Global Analysis, Integration and Modelling

GAIM was a Task Force of IGBP launched in 1993 to address the question: How can our knowledge of components of the Earth System be integrated and synthesized in a numerical framework that provides predictive capacity?

GAIM aimed at the integration of the understanding flowing from the disciplinary-oriented core projects so as to provide a holistic understanding of planetary dynamics. This Task Force differed from an "IGBP core project" in that it was a group of scientists each conducting independent research which was coordinated and integrated through the GAIM International Project Office.

GAIM Objectives

  • To develop a strategy for the rapid development, evaluation, and application of comprehensive prognostic models of the global biogeochemical sub-system which could eventually be linked with models of the physical-climate sub-system
  • To propose, promote and facilitate experiments with existing models or by linking subcomponent models, especially those associated with IGBP Core Projects and with WCRP efforts.
  • To clarify key scientific issues facing the development of global biogeochemical models and the coupling of these models to GCMs
  • To assist the IPCC process by conducting timely studies that focus upon elucidating important unresolved scientific issues associated with the changing biogeochemical cycles of the planet and upon the role of the biosphere in the physical-climate sub-system, particularly its role in the global hydrological cycle.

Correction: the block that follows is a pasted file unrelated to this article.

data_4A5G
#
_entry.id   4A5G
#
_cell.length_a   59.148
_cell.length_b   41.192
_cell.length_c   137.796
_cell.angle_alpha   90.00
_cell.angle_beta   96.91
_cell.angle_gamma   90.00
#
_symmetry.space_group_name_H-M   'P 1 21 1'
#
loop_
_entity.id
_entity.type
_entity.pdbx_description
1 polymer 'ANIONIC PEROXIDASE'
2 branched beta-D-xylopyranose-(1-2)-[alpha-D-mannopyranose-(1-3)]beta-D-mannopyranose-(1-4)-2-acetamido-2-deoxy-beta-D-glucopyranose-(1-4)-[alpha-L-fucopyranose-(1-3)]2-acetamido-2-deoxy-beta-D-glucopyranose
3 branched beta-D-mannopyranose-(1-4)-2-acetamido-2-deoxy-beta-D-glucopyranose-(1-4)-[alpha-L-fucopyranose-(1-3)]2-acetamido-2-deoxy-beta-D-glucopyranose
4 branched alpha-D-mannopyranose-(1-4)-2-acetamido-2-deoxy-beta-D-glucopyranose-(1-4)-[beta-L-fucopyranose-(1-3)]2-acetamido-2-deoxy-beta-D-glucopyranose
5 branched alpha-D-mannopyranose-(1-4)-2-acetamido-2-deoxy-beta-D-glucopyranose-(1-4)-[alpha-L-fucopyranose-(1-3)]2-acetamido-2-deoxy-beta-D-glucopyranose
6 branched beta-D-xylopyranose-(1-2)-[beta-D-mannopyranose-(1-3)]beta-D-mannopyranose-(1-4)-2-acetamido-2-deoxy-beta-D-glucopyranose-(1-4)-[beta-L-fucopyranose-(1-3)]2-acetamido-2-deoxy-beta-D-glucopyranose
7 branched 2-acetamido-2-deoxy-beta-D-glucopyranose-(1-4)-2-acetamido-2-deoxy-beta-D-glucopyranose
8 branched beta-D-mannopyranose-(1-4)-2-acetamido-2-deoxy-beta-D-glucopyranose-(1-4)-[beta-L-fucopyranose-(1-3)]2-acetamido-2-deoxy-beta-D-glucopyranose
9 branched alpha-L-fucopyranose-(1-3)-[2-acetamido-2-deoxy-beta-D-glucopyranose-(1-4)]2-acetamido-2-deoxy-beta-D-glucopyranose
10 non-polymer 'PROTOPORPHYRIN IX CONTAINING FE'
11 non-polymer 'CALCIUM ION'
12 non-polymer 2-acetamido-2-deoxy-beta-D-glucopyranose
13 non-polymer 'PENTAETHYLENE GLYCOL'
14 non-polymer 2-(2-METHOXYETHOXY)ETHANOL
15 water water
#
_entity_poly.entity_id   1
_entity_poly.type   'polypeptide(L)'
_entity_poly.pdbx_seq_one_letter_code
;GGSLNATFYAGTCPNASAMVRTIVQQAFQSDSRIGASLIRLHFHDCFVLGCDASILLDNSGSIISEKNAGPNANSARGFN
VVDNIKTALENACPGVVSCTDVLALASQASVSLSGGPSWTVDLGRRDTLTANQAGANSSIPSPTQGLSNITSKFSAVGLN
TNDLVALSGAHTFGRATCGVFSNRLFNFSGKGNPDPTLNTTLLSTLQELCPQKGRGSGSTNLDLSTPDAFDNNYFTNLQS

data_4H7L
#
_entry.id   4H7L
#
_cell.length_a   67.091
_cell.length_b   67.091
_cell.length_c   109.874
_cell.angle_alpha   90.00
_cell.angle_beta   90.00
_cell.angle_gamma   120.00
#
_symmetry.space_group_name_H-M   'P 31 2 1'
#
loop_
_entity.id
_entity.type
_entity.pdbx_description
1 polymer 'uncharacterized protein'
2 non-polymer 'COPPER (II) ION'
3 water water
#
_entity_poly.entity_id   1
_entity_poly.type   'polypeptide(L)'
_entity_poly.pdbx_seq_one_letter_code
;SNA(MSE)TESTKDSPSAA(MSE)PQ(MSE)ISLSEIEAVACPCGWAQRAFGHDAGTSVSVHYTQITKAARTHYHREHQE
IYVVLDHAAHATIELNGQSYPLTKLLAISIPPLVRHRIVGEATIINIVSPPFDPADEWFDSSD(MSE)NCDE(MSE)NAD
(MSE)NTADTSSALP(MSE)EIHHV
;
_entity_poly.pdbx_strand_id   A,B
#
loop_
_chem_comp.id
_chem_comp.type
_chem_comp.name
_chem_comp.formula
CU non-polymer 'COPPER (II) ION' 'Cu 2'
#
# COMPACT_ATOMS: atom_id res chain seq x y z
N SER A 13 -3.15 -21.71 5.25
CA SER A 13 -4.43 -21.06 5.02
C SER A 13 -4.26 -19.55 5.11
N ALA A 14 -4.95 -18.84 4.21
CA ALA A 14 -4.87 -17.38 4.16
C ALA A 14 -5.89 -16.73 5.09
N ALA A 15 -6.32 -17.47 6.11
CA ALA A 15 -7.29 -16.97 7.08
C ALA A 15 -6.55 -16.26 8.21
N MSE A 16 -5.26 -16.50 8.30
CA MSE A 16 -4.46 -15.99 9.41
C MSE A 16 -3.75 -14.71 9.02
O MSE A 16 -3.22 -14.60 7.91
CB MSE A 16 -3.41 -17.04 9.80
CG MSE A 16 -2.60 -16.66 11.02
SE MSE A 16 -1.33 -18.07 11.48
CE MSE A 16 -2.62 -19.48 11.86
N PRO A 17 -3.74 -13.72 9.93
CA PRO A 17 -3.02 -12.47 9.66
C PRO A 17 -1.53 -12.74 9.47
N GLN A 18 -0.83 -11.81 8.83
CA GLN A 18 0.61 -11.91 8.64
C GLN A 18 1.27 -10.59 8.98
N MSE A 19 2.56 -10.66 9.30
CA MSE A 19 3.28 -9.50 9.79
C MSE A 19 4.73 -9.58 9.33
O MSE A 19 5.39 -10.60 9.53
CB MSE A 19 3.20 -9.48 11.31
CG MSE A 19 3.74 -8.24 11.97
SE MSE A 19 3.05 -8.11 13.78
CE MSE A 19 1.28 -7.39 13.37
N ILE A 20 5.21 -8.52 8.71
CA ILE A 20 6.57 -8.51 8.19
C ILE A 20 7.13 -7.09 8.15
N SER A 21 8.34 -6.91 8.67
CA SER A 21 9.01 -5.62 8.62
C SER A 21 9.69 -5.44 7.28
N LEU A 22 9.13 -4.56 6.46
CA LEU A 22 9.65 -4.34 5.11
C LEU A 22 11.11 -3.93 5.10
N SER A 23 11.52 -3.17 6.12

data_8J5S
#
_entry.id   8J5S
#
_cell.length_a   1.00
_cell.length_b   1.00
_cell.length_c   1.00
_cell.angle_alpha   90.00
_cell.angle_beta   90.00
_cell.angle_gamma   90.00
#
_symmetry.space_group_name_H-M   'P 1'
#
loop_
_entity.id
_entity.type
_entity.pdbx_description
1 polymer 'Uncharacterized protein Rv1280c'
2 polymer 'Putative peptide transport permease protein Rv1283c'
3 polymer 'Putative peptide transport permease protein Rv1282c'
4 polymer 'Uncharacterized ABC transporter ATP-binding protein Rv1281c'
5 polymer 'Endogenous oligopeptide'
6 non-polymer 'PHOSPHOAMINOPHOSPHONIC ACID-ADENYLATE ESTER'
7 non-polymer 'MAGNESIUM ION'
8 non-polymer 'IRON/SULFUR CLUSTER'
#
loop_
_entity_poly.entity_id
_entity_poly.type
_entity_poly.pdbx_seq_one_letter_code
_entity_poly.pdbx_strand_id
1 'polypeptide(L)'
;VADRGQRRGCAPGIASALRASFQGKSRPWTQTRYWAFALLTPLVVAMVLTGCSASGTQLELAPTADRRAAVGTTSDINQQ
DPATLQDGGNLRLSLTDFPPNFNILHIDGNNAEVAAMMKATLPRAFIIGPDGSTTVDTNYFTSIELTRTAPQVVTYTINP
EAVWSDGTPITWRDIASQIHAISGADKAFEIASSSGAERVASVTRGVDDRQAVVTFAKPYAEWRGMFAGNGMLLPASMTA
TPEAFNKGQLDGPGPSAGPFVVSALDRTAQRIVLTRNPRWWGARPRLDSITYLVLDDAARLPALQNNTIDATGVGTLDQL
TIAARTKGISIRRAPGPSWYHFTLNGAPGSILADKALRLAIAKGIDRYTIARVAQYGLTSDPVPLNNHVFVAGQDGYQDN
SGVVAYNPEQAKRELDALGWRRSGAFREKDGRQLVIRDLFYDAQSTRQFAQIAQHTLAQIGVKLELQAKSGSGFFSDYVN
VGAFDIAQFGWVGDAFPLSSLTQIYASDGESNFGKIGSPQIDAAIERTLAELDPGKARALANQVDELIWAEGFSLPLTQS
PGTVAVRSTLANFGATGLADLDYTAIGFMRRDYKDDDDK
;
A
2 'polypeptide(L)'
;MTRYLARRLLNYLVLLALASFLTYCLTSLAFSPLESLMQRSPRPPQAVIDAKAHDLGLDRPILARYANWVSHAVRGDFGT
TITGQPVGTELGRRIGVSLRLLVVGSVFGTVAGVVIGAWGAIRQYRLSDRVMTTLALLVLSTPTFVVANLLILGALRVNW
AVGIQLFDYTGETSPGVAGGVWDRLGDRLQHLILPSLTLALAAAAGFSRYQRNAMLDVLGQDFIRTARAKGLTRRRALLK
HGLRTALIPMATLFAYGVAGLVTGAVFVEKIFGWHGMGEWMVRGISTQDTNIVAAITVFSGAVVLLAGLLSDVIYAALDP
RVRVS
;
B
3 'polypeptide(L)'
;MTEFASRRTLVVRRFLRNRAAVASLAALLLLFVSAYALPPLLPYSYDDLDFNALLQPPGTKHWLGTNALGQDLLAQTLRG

• To advise the IGBP-SC on progress in developing comprehensive global biogeochemical models and to maintain scientific liaisons with WCRP Steering group on global climate modeling.

After more than a decade-long effort, achieving impressive results, GAIM was terminated in 2004, after providing the foundations for both the current Global Carbon Project (GCP) and the building the platform for the new generation of integrative modeling activities in AIMES (both under IGBP-II).

GAIM International Project Office was kindly hosted by University of New Hampshire, Durham, USA with generous financial support from NSF, NOAA, EPA and DOE.